* Any views expressed in this opinion piece are those of the author and not of Thomson Reuters Foundation.
Resilience Hubs can help vulnerable communities without overloading local governments during crises such as COVID-19 outbreak
Kristin Baja is programs director, Climate Resilience for The Urban Sustainability Directors Network.
COVID-19 is quickly exposing countries’ fragile social fabric. As individuals struggle to stay afloat, a lack of healthcare, childcare, living wages, and paid leave are worsening glaring inequalities around the world. And because governments prioritize response once a crisis hits, rather than strengthening communities beforehand, many cities lack needed resources and support. Anticipating disruptions more effectively – including outbreaks like COVID-19 or disasters such as floods, hurricanes or wildfires – requires a rethink in how we proactively prepare for crises. That’s why many cities are now working to set up Resilience Hubs, to better build community resilience.
Here’s the concept: Resilience Hubs are partnerships between local governments and community-based organizations (sometimes partially funded by foundations) that provide services such as job training and childcare, community programming, resource distribution, communications coordination and generally enhance quality of life. Based in trusted community-serving facilities (e.g. recreation centers or faith-based institutions), they enhance capabilities in crisis, including solar and battery backup systems, access to potable water and healthy food, and supply distribution. Resilience Hubs can be activated to serve vulnerable communities without overloading local governments.
So that’s the concept. In practice, how would they handle the coronavirus?
First, Resilience Hubs could provide community-based testing sites for medical personnel. One of the primary concerns for many cities, for example, is overloading emergency rooms. In Seattle, individuals that suspect they have COVID-19 are urged to call their doctor first while hospitals scramble to set up drive-thru testing sites. Because Hubs are local by design, they could provide free testing in a trusted space, minimizing public transportation and worry of health insurance or citizenship proof. With widely available testing this would increase access to testing and reduce the number of carriers spreading COVID-19.
Second, Hubs could be neighborhood distribution centers that provide residents with access to healthy food, clean water, soap, and items that are routinely selling out such as toilet paper, antibacterial wipes, sanitizers, and basic medical supplies. Sold-out items and crowded grocery stores have become such a problem that global retailers have established at-risk and senior-only shopping hours. If Hubs had been established in their neighborhoods, these folks would’ve had safer access to supplies earlier.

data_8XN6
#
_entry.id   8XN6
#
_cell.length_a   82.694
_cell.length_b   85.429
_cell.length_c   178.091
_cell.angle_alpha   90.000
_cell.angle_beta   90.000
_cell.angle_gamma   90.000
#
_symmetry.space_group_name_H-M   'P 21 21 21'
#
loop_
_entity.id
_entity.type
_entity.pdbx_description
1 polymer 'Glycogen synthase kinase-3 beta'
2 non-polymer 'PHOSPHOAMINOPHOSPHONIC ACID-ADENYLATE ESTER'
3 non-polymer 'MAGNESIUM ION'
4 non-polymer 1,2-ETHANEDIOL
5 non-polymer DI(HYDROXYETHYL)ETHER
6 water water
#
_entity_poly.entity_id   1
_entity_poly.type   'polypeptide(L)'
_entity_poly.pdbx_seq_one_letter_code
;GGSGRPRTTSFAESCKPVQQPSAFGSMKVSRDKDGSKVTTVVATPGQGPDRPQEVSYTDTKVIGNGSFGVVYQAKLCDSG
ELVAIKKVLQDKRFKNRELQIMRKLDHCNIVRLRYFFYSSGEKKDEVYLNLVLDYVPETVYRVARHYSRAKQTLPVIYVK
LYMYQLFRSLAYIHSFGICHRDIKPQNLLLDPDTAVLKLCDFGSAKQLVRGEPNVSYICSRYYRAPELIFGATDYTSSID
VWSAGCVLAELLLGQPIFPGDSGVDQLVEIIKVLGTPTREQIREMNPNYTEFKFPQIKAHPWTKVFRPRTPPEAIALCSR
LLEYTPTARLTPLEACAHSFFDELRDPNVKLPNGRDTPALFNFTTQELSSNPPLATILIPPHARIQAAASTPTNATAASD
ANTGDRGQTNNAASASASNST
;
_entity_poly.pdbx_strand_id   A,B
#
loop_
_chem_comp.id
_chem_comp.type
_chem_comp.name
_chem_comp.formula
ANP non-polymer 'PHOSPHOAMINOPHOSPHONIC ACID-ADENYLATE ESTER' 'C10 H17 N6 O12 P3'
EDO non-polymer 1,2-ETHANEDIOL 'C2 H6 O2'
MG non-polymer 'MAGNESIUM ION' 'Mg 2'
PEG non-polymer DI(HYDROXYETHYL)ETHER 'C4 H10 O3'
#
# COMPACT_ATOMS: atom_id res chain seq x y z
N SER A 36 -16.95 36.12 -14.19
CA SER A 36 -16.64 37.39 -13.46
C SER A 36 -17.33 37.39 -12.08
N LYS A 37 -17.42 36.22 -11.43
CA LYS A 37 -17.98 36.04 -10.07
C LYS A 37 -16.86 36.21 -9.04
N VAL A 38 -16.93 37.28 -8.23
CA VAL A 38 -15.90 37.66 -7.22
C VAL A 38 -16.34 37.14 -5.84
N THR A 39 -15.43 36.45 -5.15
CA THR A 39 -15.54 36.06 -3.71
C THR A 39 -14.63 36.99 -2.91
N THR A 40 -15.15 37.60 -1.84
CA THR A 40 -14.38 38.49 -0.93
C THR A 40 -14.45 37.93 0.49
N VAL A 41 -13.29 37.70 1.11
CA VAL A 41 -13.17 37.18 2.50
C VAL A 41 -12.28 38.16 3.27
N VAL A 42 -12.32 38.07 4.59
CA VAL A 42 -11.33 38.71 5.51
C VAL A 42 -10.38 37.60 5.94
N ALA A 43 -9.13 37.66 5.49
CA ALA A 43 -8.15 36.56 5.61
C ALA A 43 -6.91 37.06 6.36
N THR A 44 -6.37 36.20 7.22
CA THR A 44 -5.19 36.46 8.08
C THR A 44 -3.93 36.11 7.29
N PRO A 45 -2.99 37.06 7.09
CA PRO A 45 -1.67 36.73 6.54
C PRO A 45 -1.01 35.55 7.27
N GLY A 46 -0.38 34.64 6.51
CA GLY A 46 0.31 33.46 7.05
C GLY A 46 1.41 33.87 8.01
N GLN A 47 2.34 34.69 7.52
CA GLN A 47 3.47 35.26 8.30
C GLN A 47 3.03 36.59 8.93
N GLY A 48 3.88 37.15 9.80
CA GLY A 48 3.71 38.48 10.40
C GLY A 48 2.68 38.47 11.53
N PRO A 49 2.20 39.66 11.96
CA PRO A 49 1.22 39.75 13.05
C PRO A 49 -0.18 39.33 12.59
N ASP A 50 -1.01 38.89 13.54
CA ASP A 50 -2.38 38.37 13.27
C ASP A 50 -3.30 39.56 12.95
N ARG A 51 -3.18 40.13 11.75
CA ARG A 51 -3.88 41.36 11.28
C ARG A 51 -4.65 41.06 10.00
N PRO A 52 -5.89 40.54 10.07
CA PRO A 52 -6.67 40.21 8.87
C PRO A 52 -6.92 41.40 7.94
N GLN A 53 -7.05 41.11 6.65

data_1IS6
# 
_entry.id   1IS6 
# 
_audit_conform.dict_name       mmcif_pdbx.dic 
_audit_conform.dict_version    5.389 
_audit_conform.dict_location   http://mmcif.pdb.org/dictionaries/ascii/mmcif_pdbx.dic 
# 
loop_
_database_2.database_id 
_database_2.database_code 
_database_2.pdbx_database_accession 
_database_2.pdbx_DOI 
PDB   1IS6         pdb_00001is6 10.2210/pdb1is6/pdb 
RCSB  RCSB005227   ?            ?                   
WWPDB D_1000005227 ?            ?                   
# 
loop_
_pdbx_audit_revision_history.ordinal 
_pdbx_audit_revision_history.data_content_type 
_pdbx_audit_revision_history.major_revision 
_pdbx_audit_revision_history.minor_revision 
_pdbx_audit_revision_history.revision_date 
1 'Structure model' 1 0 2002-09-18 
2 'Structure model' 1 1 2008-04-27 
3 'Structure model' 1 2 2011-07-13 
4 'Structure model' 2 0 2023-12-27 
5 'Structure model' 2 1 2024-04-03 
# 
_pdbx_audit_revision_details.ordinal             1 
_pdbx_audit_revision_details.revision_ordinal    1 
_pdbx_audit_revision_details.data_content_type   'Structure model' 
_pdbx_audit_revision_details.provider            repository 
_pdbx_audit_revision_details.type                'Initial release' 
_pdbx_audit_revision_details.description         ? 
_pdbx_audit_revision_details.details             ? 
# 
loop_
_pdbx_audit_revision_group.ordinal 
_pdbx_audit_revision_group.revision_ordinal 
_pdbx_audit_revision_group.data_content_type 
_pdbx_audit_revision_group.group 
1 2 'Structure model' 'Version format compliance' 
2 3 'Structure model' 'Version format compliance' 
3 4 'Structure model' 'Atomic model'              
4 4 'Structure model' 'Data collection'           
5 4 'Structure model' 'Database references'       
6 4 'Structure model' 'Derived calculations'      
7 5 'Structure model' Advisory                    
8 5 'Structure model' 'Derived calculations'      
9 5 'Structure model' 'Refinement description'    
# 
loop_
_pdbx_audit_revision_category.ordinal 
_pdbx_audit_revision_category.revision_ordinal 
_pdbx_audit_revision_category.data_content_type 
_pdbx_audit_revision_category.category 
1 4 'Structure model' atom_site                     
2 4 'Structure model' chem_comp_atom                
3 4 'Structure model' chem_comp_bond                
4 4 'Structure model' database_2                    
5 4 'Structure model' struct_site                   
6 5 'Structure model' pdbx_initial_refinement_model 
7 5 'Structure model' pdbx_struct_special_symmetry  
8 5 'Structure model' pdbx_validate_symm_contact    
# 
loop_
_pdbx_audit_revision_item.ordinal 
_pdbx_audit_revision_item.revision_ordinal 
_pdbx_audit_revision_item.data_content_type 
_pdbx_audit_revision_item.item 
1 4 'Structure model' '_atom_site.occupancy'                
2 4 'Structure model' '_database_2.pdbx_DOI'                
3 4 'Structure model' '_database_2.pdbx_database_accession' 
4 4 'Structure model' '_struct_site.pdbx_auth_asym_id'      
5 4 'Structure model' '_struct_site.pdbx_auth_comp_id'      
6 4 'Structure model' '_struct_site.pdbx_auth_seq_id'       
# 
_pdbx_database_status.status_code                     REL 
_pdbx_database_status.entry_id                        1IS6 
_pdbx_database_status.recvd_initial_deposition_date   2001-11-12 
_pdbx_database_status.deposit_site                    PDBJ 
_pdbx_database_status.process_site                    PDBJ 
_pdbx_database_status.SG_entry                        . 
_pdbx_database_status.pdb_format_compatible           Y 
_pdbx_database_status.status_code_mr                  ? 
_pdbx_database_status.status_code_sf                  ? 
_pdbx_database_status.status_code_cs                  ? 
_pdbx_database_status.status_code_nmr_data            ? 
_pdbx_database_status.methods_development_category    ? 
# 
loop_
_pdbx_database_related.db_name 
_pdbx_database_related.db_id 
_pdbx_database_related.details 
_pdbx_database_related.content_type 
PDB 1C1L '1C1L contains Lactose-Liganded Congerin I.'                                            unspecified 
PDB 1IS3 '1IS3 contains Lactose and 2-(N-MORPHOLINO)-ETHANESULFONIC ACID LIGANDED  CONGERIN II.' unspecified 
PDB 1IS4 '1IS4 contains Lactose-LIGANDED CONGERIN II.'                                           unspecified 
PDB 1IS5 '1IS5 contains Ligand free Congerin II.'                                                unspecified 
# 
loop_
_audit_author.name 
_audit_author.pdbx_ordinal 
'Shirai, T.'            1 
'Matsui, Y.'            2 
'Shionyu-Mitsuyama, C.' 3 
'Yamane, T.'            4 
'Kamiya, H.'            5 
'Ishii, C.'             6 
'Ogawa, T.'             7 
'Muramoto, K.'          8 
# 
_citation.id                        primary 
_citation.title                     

Third, as schools close around the world, Hubs could be locations to coordinate childcare and meals to ensure children have access to healthy food and clean water throughout the day, while supporting parents that still have to work. They could act as spaces to bring in people that are without work to fill the gaps for those who still have to go to work – a win-win.
Fourth, Hubs could organize virtual platforms to connect neighborhoods, coordinate volunteers, and share response funds among individuals who lost jobs or small businesses forced to close. Communities are attempting this informally with mutual aid networks. In London, Every One, Every Day, a Hub-style project in an underserved borough, has transitioned in-person events and programming to online support, information sharing, storytelling and activities to keep people connected, all of which helps combat isolation.
Fifth, Hubs could offer equity-centered proactive planning, providing opportunities to anticipate what’s next, while prioritizing the needs of those with the most risk and least resources – all the while supporting different language, ethnic and cultural differences. Currently, community members are stepping up to fill this gap.
Lastly, Hubs could provide redundancy. Many systems we rely on to support physical distancing – power, water, internet, etc. – are intact in developed countries (less so in developing countries). In crises such as earthquakes or hurricanes, these systems are often undermined, creating a need for Hub-like backup. In Puerto Rico, a community-led Hub is developing community capacity and response to hurricanes and is outfitting the space with solar, water purification, communications and other elements of disaster-support.
If we had Resilience Hubs in underserved communities, we could have this more coordinated approach. We could reduce the strain on our medical and emergency management system. We could improve dissemination of accurate information, resources and supplies. We could enhance community connectivity and social cohesion. Now, as governments invest in recovery, let’s prioritize holistic solutions that build stronger communities rather than rebuilding broken systems. That’s how you build resilience.